Hypoxemia is a major factor contributing to brain damage in patients with hyponatremia (AyyS.,.§D.d.,.AIief!,1.995.; AyyS.,aDd.,Arie.fL1996). From a clinical standpoint, a hypoxic episode (such as respiratory arrest) frequently complicates hyponatremic encephalopathy and is the critical event which determines the likelihood of survival without permanent brain damage. If the patient has intact cognitive responses to verbal stimuli and does not have respiratory insufficiency, complete recovery is possible following appropriate active therapy (AIyS,M...§L 1992). Hypoxia impairs several pathways for homeostatic brain ion transport, decreasing the effectiveness of the brain's compensatory adaptation to hyponatremia. Respiratory arrest often occurs abruptly in patients with hyponatremic encephalopathy, and such patients infrequently survive without permanent brain damage (Ayus., „and.. ..Arieff. .1995). The most frequent prelude to respiratory arrest is delayed initiation of therapy in a symptomatic patient. Since the possibility of hypoxia complicating symptomatic hyponatremia far exceeds that of brain injury due to inappropriate therapy ( Fig 1), there is essentially no modern medical rationale for failure to treat patients with symptomatic hyponatremia actively.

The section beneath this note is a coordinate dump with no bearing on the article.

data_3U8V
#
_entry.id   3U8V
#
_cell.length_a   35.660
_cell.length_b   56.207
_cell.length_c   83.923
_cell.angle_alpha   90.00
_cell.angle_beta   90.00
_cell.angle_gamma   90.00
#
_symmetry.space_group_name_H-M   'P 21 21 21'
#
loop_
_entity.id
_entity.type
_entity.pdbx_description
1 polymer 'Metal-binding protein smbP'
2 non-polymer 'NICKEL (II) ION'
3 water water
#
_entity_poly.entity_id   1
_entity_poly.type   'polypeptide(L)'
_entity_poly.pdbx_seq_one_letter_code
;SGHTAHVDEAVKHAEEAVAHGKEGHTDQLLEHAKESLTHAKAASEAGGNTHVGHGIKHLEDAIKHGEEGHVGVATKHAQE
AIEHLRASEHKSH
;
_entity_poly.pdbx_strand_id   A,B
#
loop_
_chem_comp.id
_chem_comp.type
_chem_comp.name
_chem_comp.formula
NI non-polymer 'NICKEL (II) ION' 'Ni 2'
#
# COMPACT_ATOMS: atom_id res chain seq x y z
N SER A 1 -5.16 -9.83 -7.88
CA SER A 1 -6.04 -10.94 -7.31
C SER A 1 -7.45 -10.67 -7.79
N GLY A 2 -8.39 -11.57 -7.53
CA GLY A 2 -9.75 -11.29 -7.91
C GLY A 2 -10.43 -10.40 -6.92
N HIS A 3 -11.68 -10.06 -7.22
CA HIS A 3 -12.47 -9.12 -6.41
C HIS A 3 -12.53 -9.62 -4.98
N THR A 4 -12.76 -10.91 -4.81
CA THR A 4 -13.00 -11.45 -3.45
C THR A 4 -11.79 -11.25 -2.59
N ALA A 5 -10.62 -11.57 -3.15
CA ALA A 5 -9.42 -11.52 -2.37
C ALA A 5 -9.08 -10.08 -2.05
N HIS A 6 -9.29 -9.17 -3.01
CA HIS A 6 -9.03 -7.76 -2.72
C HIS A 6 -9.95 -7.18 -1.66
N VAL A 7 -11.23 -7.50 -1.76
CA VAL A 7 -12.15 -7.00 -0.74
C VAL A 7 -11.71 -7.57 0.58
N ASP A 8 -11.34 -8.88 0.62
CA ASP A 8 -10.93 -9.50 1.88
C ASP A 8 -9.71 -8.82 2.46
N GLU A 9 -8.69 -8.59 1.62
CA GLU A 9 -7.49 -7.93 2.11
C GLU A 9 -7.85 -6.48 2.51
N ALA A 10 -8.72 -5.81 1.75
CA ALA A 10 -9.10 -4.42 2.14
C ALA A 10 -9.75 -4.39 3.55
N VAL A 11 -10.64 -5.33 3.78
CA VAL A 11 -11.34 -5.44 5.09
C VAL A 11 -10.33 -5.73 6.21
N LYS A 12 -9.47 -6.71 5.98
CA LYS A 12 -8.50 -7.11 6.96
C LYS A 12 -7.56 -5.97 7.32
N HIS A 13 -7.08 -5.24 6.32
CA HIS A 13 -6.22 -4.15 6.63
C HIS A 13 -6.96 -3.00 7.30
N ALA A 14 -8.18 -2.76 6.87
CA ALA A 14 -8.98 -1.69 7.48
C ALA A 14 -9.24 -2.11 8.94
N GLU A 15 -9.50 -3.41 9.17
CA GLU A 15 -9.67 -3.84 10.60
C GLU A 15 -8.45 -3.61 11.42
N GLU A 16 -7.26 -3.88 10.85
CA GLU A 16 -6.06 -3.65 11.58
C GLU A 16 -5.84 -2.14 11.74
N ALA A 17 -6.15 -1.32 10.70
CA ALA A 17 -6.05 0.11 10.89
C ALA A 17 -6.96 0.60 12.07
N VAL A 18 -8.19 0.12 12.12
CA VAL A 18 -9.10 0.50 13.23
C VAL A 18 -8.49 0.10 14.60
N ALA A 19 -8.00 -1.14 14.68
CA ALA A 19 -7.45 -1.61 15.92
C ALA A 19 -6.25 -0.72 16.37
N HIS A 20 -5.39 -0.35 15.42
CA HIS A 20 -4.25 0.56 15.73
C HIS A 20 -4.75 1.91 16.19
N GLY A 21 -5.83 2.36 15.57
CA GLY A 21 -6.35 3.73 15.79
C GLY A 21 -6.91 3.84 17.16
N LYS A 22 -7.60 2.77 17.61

Fig. 1 The major risk factors associated with permanent brain damage among 958 hospital in-patients with hyponatremia (serum sodium below 128 mmol/l). Most patients (96 per cent) suffered a hypoxic episode because of failure to initiate active therapy in a timely manner. In only 4 per cent of patients suffering permanent brain damage could improper therapy for hyponatremia be implicated in the outcome. The incidence of hyponatremic encephalopathy in 11 published series from our laboratory comprising the 958 hospital in-patients with hyponatremia was 23 per cent (220/958). The overall morbidity among patients with hyponatremic encephalopathy was 15 per cent.
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